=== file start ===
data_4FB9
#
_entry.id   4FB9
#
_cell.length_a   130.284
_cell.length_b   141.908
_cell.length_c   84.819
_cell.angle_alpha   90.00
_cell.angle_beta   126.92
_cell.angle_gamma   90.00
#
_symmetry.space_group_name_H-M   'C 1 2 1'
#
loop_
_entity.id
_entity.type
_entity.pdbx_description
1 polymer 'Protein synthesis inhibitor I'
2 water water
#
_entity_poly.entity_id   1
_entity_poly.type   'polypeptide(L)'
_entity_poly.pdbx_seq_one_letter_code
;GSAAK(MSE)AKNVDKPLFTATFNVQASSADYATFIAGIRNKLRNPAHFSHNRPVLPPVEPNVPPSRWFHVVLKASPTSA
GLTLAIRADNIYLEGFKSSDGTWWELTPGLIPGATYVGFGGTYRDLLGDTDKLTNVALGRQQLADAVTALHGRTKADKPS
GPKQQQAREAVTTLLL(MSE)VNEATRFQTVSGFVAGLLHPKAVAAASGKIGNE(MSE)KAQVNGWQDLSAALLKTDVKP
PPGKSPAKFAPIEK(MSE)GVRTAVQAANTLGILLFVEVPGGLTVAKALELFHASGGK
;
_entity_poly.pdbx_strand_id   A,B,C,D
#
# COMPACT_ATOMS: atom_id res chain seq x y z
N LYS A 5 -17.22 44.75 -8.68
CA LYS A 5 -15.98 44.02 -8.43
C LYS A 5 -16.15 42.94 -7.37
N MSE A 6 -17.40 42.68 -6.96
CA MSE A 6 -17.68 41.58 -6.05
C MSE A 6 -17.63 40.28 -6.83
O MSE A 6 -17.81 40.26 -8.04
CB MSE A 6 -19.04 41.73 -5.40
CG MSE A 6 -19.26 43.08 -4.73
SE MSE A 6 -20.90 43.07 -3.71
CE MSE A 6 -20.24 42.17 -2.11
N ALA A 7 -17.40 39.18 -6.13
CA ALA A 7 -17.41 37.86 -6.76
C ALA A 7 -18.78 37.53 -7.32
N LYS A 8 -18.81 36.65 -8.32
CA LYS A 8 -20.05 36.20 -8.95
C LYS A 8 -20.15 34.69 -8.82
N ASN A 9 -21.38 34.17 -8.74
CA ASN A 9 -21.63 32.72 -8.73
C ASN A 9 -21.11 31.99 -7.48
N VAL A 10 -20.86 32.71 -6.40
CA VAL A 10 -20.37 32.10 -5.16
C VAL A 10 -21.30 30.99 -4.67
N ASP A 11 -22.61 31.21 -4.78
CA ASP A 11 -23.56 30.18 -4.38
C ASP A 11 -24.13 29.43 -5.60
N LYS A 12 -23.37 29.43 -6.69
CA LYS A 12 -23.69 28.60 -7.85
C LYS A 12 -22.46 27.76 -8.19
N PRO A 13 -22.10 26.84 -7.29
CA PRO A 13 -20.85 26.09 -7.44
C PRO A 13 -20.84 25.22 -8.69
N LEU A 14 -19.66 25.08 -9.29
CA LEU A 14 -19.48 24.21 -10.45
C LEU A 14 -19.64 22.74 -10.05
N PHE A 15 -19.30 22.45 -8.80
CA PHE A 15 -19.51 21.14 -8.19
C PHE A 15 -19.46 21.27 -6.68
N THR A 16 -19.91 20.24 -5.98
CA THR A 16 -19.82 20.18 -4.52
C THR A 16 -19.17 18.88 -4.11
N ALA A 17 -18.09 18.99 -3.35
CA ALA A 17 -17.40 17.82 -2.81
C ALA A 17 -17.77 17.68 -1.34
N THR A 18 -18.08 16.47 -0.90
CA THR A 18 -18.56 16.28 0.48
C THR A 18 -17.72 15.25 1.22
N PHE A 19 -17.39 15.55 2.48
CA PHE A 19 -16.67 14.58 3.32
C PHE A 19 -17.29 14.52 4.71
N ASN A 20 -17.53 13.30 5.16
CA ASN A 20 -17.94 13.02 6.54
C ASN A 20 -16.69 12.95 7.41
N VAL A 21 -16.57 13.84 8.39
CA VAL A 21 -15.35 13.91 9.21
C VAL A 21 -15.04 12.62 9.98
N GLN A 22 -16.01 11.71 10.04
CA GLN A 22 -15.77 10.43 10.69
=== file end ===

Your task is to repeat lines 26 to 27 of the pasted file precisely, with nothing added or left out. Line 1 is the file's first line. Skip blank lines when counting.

GPKQQQAREAVTTLLL(MSE)VNEATRFQTVSGFVAGLLHPKAVAAASGKIGNE(MSE)KAQVNGWQDLSAALLKTDVKP
PPGKSPAKFAPIEK(MSE)GVRTAVQAANTLGILLFVEVPGGLTVAKALELFHASGGK